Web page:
Reaction to Supreme Court Ruling Shows How Polarized We Are

The Supreme Court issued its ruling on a case concerning the EPA extending it regulatory authority. The case concerned how the EPA extended its rules to new construction. The Court let stand most of the EPA’s authority and agreed with scientists that greenhouse gases are pollution, but said the EPA had gone too far.

So, what kind of headlines did it make?

From Fox News (with a heavy denier bent):

Supreme Court limits EPA global warming rules

The Supreme Court delivered a setback to the Environmental Protection Agency on Monday, placing limits on the sole Obama administration program already in place to deal with power plant and factory emissions of gases blamed for global warming.

The decision does not affect recent and highly controversial EPA proposals to set the first-ever national standards for new and existing power plants. One recent proposal would aim for a 30 percent emissions reduction by 2030.

Rather, at issue was a requirement that companies expanding industrial facilities or building new ones that would increase overall pollution must evaluate ways to reduce carbon emissions. The justices said Monday that the EPA lacks authority in some cases to force companies to do so.

While from the more liberal CNN:

Court slows EPA on emissions, but largely backed its rules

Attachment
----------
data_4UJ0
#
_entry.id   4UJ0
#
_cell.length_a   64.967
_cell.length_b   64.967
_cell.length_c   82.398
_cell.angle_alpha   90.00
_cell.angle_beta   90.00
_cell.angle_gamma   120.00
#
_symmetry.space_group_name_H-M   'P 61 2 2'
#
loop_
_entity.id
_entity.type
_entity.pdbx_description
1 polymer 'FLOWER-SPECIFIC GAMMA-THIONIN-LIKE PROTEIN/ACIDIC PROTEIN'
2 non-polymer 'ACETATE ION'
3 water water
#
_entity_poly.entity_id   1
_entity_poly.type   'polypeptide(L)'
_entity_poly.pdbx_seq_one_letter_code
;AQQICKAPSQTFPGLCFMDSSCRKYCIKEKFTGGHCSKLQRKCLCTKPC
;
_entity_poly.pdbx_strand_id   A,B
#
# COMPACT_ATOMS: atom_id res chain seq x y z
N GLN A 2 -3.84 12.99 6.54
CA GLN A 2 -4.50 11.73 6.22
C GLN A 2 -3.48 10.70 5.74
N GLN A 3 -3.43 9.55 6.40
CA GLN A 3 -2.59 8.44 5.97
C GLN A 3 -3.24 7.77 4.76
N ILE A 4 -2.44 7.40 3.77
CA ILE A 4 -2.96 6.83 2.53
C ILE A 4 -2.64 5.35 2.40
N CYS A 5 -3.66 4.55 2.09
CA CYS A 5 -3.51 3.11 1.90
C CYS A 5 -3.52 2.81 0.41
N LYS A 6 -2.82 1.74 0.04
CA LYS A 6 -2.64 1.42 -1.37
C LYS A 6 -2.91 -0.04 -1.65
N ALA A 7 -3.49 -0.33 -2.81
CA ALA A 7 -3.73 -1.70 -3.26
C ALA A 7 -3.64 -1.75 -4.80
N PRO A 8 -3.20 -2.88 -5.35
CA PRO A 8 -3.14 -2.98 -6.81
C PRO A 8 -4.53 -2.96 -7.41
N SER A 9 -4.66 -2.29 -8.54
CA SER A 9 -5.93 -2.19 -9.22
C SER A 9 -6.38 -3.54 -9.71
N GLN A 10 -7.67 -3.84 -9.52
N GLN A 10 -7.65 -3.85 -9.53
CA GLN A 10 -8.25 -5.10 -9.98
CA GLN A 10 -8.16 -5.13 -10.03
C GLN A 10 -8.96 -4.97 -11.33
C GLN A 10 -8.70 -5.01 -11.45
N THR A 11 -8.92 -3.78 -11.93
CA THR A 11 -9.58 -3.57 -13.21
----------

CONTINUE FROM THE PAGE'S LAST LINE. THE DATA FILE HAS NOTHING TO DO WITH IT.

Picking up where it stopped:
The Supreme Court on Monday took away some of the government’s power to tighten emission standards, but preserved the majority of its authority under federal law to regulate greenhouse gases.

In a 5-4 decision, the justices affirmed conclusions by much of the scientific community that greenhouse gases blamed for global warming are pollutants.
Quite a subtle difference. One stated the EPA was set-back, the other says the EPA was supported. The interesting thing is that both articles are correct.
And, that illustrates just how polarized we’ve become on the issue of global warming.

Obama’s New Coal Regulations

I’ve been holding off commenting on the new coal regulations announced by the EPA this past Monday. The reason is because the regulation has nothing to do with the reality of global warming. The science remains the same with, or without the proposed regulations.

However, I also like to discuss actions we can take to address the problems we are facing and the emission of greenhouse gases is certainly a problem that needs to be addressed. So, the question is, does the new proposed regulations address the problem? I have been reviewing what is being said and, to no surprise, both sides of the argument are making extreme predictions, neither of which seems to be holding up to the light of day.

First, I really see no evidence this will make a significant change in our greenhouse emissions. Headlines are saying it will reduce our emissions by 30%, but that isn’t true. What it will do is cut emissions from new construction power plants by 30% compared to the 2005 levels. Power plants have already reduced emissions by about 13% compared to 2005 levels, so we are talking about an additional 17% reduction. These regulations apply only to new power plants and not to any existing power plants or other sources of greenhouse gas emissions, such as cars. In the total picture, that comes out to about a 6% cut. And, that is over a 15-year period. Notice that the 17% reduction occurred without any new EPA regulations. They occurred because of market forces, so it is reasonable to assume that further reductions would occur without these new regulations.